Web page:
Tim Keller on Preaching

I posted on Tim Keller’s reasons for expository preaching yesterday. Having read the book (well, I didn’t read all the footnotes – and there are a lot of them!), here is a summary.

Overall the book is excellent; and while it will appeal first and foremost to preachers, there is some valuable material on understanding where the culture is and how to engage some of its foundational narratives.

The material is set out in three main sections. The first – Serving the Word – consists of three chapters on preaching the word, preaching the gospel every time, and preaching Christ from all of Scripture.

It’s in the first chapter that Keller discusses the value of expository preaching (see yesterday’s post). Raising the question of how effective expository preaching is likely to be in a culture that resists religious authority (and is not too keen on most kinds of authority), Keller uses Spurgeon’s analogy of defending a lion (just let the lion out). Preachers should invest their energy in preaching the Bible more than describing it or arguing about why people should believe it.

Those who are already familiar with Tim Keller’s ministry may recognise the themes of the next two chapters – on preaching the gospel every time and on preaching Christ from all of Scripture. If the message of the Bible as a whole is ‘salvation comes from the Lord’, and this through Jesus, then a preacher has not finished expounding a text until the text has been set in this canonical context. As Spurgeon said, every town in England has a road in it that leads to London: the preacher has to find the road from text to Christ.

Keller argues that both legalism and antinomianism are enemies of the gospel and that both are healed only by the gospel.

Chapter 3 proposes that ‘the key to preaching the gospel every time us to preach Christ every time.’ This means preaching Christ from every genre or section of the Bible, preaching Christ through every theme of the Bible, in every major figure of the Bible, from every major image in the Bible and from every deliverance story line.

Preaching is not just about the preacher’s responsibility to the word, but must also include the preacher’s responsibility with regard to the audience; so the middle section of the book comes under the heading of Reaching the People. This section also consists of three chapters: preaching Christ to the culture, preaching and the (late) modern mind, and preaching Christ to the heart.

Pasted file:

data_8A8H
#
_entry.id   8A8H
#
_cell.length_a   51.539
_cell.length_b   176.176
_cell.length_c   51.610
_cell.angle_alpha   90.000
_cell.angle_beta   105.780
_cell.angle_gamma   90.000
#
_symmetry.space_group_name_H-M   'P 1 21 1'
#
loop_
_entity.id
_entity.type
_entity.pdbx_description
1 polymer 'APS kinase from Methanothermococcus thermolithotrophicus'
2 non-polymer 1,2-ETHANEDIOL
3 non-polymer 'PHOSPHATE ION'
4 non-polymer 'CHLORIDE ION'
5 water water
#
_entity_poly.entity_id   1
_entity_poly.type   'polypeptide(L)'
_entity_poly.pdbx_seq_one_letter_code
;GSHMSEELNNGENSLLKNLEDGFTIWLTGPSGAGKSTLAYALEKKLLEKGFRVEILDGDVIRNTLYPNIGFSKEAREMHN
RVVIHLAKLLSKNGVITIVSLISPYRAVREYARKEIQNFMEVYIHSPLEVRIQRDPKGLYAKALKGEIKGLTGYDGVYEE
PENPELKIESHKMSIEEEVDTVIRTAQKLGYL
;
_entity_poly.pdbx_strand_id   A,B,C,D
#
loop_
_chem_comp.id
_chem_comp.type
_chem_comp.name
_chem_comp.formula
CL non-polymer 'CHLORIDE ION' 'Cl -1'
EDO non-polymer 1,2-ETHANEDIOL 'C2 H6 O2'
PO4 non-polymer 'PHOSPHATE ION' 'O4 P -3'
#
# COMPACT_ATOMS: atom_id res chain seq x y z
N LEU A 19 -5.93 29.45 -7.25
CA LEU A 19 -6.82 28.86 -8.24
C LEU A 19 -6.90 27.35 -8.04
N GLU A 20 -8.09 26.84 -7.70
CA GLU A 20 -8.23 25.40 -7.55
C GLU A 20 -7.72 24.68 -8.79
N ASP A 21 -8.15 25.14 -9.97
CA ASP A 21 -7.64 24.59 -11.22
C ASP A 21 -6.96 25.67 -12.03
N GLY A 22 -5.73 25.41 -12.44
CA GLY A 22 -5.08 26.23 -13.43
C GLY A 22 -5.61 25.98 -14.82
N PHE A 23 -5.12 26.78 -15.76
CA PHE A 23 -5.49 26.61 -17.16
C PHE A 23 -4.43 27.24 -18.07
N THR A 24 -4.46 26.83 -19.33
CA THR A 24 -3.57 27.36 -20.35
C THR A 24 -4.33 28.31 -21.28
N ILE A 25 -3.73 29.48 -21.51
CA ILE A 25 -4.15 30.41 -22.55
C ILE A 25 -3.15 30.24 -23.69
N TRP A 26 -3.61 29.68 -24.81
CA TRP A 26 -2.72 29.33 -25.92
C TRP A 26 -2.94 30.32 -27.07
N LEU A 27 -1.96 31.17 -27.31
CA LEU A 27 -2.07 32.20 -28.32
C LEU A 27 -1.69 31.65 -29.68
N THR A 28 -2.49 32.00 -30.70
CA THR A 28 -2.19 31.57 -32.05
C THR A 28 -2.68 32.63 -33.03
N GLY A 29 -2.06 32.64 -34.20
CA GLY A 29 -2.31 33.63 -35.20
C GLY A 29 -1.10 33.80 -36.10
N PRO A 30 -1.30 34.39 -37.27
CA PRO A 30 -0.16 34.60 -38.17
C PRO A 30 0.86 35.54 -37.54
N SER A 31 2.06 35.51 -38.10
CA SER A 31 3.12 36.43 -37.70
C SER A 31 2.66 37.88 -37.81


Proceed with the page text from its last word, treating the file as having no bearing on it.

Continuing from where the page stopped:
In chapter 4, Keller sets the scene by describing the changing situation of an increasingly secularising Western world. He goes on to suggest six practices for preaching to a culture:

  • Use accessible vocabulary (in other words, avoid the jargon)
  • Employ culturally respected authorities
  • Demonstrate an understanding of doubts and objections
  • Affirm in order to challenge baseline cultural narratives
  • Make gospel offers that push on the culture’s pressure points
  • Call for gospel motivation

Chapter 5 develops the theme of late modernity’s narratives, drawing on the work of Charles Taylor. The argument is basically that before the impact of Christianity, ‘virtually all cultures had a fundamentally impersonal view of the universe.’ Against that, Christianity taught that the universe has been created by a loving God who made people for a personal relationship with him. Late modernity has taken the results of Christian ideas (for example the progress of history, the dignity of individuals) but has cut them loose from their roots. Keller proceeds to work his way through five of these narratives. At the end of the chapter, reflecting on the teaching of Paul on wisdom and his witness in Athens, Keller says that,

The philosophies of the world will come and go, rise and fall, but the wisdom we preach – the Word of God – will still be here.

Chapter 6 rounds out the middle section of the book by discussing how to preach to the heart – not merely the emotions, but the centre of the personality, the centre of someone’s attention and commitment.

What the heart most wants the mind finds reasonable, the emotions find valuable, and the will finds doable.

Preaching has to do more than communicate truth to the mind: it has to make truth real to the heart. Keller proposes several components:

  • Preach affectionately – ‘If you want to preach to the heart, you need to preach from the heart.’
  • Preach imaginatively (the use of illustrations)
  • Preach wondrously – ‘we should always strive to let the wonder sink in’
  • Preach memorably
  • Preach Christocentrically
  • Preach practically

The chapter closes with a number of suggestions on application.

The final main section of the book – In Demonstration of the Spirit and of Power – has just one chapter – on preaching and the Spirit. The chapter underlines the difference between ‘gift operations’ and ‘grace operations.’ In our ‘age of technique’, society has emphasised results, skill and charisma, but neglected character, reflection and depth. Outstanding giftedness may mask the lack of grace operations in a preacher’s life.

You must be something like a clear glass through which people can see a broken but gospel-changed soul in such a way that they want it for themselves.

The whole thing is bookended by an introduction and a prologue at the front and an appendix on writing an expository message at the back. In the appendix, Keller clarifies that he has not written a complete text book on preaching; nonetheless he concludes with a chapter on the ‘how to’ of preparation, which he sums up in four stages:

  1. Discern the goal of the text
  2. Choose a main theme for the sermon
  3. Develop an outline around the sermon theme
  4. Flesh out each point with, among other things, illustrations and practical application.

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